Mystifier Mike Super performs for all ages at WMPAC Feb. 18
By Sarah Gianelli EBS Contributor
Mike Super has been obsessed with magic ever since he stepped foot into a Disneyworld magic shop when he was six years old. A natural entertainer, Super has since astonished millions of people with his illusionist feats, from the Hollywood elite to the television audiences of NBC’s “Phenomenon” and “America’s Got Talent.”
In this interview with EBS, Super talks about his craft, his imaginary magician’s assistant, and why Big Sky families should turn out for his performances at the Warren Miller Performing Arts Center on Saturday Feb. 18.
Explore Big Sky: You refer to yourself as a mystifier as opposed to a magician? What is the distinction?
Mike Super: Calling myself a mystifier creates mystery in and of itself—people don’t know exactly what to expect. They start wondering before the show even begins.
EBS: What can Big Sky audiences expect?
M.S.: The best way to describe the show is a magic show turned on its side and dumped out into the audience. I’ll be giving the audience the winning Powerball numbers; I’ll take control of someone’s body using voodoo magic and even make it snow inside. It’s a huge array of different things and emotions like all good theater should be.
EBS: What is magic’s appeal?
M.S.: In today’s age—when you can Google anything—magic becomes a fun reminder of all that we don’t know; it reconnects people to that sense of childhood wonder. I try to create that for people, and I get to experience it again through their faces.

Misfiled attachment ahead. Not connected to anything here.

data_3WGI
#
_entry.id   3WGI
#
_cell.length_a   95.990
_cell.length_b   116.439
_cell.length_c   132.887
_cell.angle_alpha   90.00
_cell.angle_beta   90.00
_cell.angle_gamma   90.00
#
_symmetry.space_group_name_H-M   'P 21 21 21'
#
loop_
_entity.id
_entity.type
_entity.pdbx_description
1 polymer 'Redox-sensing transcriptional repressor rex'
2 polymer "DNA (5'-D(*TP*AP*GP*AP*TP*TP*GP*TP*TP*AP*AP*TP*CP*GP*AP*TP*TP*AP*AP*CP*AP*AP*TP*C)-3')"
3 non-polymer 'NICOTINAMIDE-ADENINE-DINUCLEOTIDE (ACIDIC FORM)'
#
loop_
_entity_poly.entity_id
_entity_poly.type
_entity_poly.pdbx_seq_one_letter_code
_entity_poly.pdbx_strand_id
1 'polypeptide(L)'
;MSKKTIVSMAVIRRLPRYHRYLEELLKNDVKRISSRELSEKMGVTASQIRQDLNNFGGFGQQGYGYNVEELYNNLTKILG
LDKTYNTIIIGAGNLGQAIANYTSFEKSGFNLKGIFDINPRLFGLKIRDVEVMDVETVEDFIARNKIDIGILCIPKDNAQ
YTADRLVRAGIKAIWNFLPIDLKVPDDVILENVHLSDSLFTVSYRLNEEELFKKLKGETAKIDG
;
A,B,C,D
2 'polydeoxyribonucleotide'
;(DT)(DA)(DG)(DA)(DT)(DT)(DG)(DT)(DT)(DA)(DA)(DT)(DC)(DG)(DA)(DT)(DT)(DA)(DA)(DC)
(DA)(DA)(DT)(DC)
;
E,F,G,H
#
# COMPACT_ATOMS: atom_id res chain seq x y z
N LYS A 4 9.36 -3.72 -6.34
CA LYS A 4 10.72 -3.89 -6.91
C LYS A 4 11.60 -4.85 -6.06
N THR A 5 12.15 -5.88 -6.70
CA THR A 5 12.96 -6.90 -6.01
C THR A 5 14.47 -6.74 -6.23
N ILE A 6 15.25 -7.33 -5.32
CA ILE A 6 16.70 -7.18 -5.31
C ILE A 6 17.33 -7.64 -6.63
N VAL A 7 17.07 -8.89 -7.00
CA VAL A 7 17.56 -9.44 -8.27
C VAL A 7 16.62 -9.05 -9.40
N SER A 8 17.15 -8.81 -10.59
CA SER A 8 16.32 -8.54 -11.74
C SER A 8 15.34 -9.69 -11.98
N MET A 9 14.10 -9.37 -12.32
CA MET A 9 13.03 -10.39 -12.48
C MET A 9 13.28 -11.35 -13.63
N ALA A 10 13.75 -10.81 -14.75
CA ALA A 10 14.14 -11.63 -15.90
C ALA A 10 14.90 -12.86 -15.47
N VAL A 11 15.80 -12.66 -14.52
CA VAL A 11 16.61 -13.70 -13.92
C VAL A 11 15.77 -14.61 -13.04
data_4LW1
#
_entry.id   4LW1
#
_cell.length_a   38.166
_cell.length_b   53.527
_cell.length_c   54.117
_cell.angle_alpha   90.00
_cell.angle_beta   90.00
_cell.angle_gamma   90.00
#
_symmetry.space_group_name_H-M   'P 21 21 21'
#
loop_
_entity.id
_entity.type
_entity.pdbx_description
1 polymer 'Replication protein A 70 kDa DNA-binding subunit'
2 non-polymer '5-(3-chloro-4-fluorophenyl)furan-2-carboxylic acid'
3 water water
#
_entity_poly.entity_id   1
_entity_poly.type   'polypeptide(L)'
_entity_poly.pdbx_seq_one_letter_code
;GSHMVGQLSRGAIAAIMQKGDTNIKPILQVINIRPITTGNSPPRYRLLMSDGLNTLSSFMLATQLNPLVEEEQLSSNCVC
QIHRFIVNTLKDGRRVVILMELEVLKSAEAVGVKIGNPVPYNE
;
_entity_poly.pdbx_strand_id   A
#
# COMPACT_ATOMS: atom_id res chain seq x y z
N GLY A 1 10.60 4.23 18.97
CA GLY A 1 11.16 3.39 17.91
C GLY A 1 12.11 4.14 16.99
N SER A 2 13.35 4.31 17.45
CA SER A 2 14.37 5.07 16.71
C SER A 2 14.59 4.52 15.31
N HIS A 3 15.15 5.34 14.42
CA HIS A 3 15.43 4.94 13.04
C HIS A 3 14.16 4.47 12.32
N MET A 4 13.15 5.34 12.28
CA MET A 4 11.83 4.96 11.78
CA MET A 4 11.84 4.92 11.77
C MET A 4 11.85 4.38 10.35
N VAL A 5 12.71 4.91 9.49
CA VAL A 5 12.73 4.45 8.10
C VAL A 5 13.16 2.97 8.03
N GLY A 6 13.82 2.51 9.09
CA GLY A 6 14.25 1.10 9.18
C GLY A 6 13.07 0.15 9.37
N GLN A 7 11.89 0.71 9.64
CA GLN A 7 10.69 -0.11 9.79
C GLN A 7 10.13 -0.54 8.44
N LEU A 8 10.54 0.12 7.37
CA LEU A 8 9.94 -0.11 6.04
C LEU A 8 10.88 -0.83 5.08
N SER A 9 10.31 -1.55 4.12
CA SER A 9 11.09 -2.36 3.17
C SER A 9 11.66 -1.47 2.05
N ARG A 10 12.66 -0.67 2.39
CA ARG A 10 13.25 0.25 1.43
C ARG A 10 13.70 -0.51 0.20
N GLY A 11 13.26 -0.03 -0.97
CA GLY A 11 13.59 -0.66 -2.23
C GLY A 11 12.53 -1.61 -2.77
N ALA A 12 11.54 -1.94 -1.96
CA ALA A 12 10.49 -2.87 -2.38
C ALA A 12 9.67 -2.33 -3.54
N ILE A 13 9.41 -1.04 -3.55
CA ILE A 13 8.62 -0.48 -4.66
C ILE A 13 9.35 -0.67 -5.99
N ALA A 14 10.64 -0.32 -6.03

EBS: Can you still be mystified by magic as an insider?
M.S.: It’s rare, but I love when it happens. As a magician, you look at it in a different way. I love to see someone do something brilliant—and usually it’s a simple, small thing. Even though I might know how it works, I love the genius in why it works.
EBS: Tell EBS readers about this “imaginary friend” of yours who goes by the name Desmond and plays an integral role in your performances.
M.S.: Let me start by saying I’m a Christian guy. This is nothing demonic, which is the first thing people think. I never tell anyone what to believe … I can only give them my perspective. And I’ve found that the less I say about is this real or not real, the more intriguing it becomes for everyone. But if I was backed into a corner and had to explain what Desmond is, it’s basically an Indian term called a tulpa—a mental projection in your mind that becomes so concentrated that it becomes experienced as real.
You can think of Desmond as a guardian angel, the voice we all have inside, or you can call him a tulpa. But he and I have a ton of fun together. It’s really entertaining for me and for the audience—and that’s what I’m out to create: a memorable experience for people.
EBS: What would you say to Big Sky parents who might need a nudge to bring the whole family to your show?
M.S.: My show has a universal appeal that people don’t fully realize until afterward … it’s really three to four shows in one. The kids can watch it from their perspective, and there’s a double entendre going on that the parents really enjoy. It’s completely family appropriate but there’s something in it for everybody, and it can be a really great family bonding experience in that way.
If you still need convincing, find Super on Twitter and he will conduct a complimentary mind-reading exercise to demonstrate his skills. Super performs at 5 p.m. and 7:30 p.m. Saturday, Feb. 18 at the Warren Miller Performing Arts Center. Visit warrenmillerpac.org or mikesuper.com for further information.
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